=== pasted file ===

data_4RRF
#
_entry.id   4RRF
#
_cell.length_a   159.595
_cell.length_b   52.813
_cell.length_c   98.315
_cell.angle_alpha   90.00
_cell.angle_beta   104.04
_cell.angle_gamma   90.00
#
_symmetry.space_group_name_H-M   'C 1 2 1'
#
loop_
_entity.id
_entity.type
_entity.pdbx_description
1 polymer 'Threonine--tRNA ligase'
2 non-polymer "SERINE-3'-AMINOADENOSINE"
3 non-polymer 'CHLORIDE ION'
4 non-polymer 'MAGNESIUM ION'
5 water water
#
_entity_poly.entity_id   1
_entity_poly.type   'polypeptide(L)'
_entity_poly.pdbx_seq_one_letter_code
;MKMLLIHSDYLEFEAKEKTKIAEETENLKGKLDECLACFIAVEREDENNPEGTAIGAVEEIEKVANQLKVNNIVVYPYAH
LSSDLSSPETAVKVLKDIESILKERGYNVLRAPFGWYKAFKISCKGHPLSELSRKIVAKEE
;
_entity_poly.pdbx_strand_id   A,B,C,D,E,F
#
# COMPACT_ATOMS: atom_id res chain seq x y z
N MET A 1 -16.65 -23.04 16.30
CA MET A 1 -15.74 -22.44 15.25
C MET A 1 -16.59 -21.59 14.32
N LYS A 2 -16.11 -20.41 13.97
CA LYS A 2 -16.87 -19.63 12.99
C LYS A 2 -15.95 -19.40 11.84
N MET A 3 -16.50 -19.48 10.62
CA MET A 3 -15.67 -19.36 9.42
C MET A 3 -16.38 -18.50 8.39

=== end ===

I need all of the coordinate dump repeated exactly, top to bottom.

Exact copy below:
data_4RRF
#
_entry.id   4RRF
#
_cell.length_a   159.595
_cell.length_b   52.813
_cell.length_c   98.315
_cell.angle_alpha   90.00
_cell.angle_beta   104.04
_cell.angle_gamma   90.00
#
_symmetry.space_group_name_H-M   'C 1 2 1'
#
loop_
_entity.id
_entity.type
_entity.pdbx_description
1 polymer 'Threonine--tRNA ligase'
2 non-polymer "SERINE-3'-AMINOADENOSINE"
3 non-polymer 'CHLORIDE ION'
4 non-polymer 'MAGNESIUM ION'
5 water water
#
_entity_poly.entity_id   1
_entity_poly.type   'polypeptide(L)'
_entity_poly.pdbx_seq_one_letter_code
;MKMLLIHSDYLEFEAKEKTKIAEETENLKGKLDECLACFIAVEREDENNPEGTAIGAVEEIEKVANQLKVNNIVVYPYAH
LSSDLSSPETAVKVLKDIESILKERGYNVLRAPFGWYKAFKISCKGHPLSELSRKIVAKEE
;
_entity_poly.pdbx_strand_id   A,B,C,D,E,F
#
# COMPACT_ATOMS: atom_id res chain seq x y z
N MET A 1 -16.65 -23.04 16.30
CA MET A 1 -15.74 -22.44 15.25
C MET A 1 -16.59 -21.59 14.32
N LYS A 2 -16.11 -20.41 13.97
CA LYS A 2 -16.87 -19.63 12.99
C LYS A 2 -15.95 -19.40 11.84
N MET A 3 -16.50 -19.48 10.62
CA MET A 3 -15.67 -19.36 9.42
C MET A 3 -16.38 -18.50 8.39